THE NEWS-SENTINEL EDITORIAL: Existing law supplants ‘list’ stripped from Indiana hate crimes bill
If you believe everything you read in the media throughout Indiana, you may think our General Assembly is led by a Republican majority of racist, homophobic legislators.
The topic is a hate crimes bill making its way through the Indiana Legislature in an effort from Democrats and others caught up in the hysteria of identity politics to make us like the majority of other states with hate crimes laws.
We’ve written here previously that Indiana law already has provisions for judges to enhance sentences for any victim of crimes of bias, and that a more targeted hate crimes law may discriminate in favor of politically favored victims due to race, religion, sexual orientation or gender.
Indiana lawmakers began the second half of the legislative session this week with more than 400 bills still alive, including Senate Bill 12 on hate crimes, which is heading to the House.
Gov. Eric Holcomb and the Indiana business community have been pushing for a detailed and inclusive hate crimes law.
The Senate advanced SB 12 by a 39-10 vote nearly two weeks ago, but not before passing an amendment that stripped a list of specific protected groups.
Opponents of the amendment argue that specificity is crucial to a hate crimes law. But we say a more general law will protect everyone.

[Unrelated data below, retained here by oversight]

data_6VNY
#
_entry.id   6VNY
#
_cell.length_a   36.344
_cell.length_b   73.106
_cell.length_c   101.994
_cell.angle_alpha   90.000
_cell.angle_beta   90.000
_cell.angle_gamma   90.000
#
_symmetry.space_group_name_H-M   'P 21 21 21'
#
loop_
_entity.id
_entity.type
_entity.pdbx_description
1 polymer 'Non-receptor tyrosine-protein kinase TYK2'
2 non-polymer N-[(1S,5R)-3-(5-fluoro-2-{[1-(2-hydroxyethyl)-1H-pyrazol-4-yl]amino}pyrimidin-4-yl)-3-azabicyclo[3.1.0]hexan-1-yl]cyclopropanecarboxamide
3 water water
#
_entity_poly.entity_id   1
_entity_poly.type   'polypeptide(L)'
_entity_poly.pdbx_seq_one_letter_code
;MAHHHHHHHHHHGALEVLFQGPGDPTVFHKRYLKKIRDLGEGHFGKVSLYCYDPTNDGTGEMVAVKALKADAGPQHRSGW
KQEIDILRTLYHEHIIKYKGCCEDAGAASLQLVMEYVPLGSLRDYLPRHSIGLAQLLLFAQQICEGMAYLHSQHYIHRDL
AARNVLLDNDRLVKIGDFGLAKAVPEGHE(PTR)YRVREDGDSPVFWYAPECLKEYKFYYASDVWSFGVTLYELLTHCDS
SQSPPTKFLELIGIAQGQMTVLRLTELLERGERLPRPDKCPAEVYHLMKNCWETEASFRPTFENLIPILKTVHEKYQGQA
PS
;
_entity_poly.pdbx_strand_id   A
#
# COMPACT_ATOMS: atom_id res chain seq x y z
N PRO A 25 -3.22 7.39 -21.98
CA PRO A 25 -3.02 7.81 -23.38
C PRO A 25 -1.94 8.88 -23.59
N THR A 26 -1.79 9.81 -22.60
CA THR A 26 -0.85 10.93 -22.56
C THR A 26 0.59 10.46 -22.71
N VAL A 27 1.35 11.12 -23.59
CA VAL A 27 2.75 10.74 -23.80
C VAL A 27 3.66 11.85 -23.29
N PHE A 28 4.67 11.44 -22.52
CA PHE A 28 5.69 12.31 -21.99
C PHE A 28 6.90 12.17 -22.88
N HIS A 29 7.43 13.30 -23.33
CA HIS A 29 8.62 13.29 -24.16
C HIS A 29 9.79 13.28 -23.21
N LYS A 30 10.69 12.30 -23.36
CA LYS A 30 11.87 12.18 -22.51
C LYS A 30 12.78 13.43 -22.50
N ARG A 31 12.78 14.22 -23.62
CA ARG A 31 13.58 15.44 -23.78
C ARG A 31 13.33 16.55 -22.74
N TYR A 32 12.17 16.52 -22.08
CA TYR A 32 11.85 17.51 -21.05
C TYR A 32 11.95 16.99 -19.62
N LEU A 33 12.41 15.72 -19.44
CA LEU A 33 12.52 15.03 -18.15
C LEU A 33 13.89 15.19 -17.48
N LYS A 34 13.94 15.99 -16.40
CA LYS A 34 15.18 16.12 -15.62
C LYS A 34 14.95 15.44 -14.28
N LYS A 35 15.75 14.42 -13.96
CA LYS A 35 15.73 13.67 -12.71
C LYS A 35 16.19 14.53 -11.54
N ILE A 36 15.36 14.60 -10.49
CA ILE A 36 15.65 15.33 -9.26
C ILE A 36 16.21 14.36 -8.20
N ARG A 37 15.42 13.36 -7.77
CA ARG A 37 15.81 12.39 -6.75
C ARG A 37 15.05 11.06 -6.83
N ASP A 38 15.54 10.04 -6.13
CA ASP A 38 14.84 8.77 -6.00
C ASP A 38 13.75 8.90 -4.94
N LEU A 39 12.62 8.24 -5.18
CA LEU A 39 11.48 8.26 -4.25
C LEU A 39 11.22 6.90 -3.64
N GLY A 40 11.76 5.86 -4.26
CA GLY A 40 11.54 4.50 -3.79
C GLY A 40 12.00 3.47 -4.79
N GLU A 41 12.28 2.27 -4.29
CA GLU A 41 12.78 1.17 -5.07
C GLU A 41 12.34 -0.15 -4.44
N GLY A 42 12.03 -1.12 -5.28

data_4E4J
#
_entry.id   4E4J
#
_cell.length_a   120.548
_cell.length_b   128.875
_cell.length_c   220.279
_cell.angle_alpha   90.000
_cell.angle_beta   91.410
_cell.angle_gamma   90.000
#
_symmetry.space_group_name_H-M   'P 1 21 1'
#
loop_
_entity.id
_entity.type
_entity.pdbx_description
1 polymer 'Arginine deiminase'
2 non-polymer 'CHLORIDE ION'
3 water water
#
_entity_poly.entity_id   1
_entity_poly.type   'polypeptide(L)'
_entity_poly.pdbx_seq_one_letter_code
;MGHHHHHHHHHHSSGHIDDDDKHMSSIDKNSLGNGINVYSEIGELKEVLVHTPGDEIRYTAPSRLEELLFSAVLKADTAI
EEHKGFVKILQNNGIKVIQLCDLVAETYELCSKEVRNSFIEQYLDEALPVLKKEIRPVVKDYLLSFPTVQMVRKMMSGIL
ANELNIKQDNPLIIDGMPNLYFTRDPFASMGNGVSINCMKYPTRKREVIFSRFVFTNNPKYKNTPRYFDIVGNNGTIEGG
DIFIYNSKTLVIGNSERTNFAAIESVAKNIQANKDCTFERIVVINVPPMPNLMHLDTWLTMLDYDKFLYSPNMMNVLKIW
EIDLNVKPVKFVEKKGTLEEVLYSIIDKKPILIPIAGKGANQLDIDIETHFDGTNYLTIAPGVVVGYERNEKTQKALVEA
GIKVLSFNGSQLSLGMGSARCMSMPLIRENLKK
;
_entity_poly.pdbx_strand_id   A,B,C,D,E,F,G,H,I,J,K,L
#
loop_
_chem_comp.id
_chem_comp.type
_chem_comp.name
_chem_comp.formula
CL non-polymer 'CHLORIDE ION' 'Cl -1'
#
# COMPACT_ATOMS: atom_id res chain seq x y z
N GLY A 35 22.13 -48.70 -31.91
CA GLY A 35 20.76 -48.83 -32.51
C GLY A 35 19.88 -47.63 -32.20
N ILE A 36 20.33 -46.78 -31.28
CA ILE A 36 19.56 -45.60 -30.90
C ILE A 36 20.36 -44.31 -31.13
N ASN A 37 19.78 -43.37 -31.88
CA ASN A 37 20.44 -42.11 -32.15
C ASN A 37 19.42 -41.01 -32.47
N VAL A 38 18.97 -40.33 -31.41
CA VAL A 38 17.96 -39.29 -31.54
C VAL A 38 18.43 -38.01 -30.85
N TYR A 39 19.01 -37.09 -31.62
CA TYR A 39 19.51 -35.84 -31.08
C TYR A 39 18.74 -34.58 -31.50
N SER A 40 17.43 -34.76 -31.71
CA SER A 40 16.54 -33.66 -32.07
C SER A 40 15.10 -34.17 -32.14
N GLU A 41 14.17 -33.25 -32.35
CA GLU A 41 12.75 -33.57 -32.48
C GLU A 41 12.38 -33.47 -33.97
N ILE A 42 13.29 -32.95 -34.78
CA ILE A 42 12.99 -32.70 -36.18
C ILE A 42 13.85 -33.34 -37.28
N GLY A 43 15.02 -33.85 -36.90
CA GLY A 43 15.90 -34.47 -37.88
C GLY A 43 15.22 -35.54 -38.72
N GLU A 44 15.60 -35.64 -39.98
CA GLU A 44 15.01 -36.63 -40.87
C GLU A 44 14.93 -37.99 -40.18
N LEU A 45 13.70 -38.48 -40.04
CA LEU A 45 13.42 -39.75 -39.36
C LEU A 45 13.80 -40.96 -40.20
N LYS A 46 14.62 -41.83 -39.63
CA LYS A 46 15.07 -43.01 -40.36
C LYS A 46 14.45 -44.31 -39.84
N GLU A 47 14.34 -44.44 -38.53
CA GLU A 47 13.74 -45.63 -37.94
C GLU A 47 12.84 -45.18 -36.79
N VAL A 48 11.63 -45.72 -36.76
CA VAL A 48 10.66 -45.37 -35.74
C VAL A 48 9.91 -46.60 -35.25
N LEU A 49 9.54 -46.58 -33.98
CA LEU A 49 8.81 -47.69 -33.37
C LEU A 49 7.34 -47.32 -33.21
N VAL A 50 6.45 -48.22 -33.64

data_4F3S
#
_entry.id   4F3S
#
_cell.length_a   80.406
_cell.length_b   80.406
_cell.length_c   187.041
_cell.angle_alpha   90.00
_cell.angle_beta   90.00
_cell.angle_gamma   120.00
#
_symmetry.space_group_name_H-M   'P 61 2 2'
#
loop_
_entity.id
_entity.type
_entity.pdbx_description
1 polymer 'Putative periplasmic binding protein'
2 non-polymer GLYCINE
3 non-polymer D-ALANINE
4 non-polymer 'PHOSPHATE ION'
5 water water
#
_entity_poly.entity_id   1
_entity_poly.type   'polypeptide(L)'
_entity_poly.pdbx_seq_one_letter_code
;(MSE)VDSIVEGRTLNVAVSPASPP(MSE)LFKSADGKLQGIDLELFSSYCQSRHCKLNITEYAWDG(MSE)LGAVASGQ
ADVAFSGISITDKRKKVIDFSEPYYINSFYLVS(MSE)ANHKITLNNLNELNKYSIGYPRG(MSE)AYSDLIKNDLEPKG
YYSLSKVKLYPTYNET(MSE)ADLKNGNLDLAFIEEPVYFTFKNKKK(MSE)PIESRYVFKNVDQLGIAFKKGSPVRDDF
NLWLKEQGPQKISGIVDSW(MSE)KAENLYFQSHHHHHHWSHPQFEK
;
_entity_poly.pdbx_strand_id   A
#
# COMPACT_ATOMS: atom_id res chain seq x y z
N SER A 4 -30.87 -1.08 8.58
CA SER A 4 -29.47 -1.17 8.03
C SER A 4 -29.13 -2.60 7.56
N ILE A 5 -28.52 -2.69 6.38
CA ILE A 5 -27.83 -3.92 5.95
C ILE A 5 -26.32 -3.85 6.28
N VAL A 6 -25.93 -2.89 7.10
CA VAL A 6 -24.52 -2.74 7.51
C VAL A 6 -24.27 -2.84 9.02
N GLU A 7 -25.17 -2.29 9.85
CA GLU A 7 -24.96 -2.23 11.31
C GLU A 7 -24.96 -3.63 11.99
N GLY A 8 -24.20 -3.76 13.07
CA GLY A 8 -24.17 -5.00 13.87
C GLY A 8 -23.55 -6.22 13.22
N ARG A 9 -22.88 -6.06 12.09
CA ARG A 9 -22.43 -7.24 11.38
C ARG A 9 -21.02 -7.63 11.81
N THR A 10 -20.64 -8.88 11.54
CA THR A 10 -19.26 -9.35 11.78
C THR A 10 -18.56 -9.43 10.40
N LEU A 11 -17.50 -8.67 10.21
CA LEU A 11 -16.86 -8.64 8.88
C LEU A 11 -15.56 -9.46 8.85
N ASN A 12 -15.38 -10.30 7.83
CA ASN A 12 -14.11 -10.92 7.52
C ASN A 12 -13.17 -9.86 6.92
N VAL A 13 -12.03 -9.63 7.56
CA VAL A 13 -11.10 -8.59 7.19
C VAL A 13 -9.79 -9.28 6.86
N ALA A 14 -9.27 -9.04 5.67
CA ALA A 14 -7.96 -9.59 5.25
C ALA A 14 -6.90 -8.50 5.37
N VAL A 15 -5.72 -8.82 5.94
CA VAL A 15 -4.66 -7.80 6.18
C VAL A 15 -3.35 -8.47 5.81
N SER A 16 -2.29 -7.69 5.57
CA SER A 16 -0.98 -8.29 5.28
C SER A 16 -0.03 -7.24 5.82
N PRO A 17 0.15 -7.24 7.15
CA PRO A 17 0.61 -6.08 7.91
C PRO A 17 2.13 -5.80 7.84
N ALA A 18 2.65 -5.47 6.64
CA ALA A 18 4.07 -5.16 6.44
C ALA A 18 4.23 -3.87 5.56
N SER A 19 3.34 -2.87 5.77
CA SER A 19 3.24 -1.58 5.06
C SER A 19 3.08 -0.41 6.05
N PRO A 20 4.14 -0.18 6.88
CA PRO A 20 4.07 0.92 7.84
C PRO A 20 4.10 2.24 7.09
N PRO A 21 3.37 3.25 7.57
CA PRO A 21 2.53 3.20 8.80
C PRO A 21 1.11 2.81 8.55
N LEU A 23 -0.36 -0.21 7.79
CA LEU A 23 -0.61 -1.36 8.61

Holcomb said the amended bill fails to get Indiana off the list of five states without a bias crime law.
But we agree with Micah Clark, executive director of the American Family Association of Indiana, who argues that while “almost every headline and news story implies that their favored groups lost protections,” the fact is that SB 12 “now protects everyone.
“Rather than limit a judge’s ability to extend a sentence in such a crime to a list of politically favored victim categories,” Clark writes, “the Senate affirmed a 2005 state Supreme Court ruling giving judges the widest latitude possible. It was a strong statement for equal justice under the law, rather than stooping to the identity politics that divides our nation.”
Clark insists we should never have been included on the list of states without hate crimes laws because under Indiana Code 10-13-3-1, such legislation has been part of Indiana law since 2003:
“Bias crime” Sec. 1. As used in this chapter, “bias crime” means an offense in which the person who commits the offense knowingly or intentionally: (1) selected the person who was injured; or (2) damaged or otherwise affected property; by the offense because of the color, creed, disability, national origin, race, religion, or sexual orientation of the injured person or owner or occupant of the affected property was associated with any other recognizable group or affiliation. As added by P.L. 2 – 2003.
Abdul Hakim-Shabazz, an attorney and the editor and publisher of IndyPolitics.Org, also cited the Indiana code as an answer to the “problem” of not including a list in SB 12. He argues that “the ‘list’ in the reporting statute could actually help resolve that problem by just making a reference to it in the pending legislation. It is not uncommon for one part of a statute to refer to a provision in another statute.”
Indiana law already protects anyone who might be the victim of a bias or hate crime. We applaud the Senate for recognizing this, and trust that the House will follow suit when it takes up the bill in the remainder of this year’s session.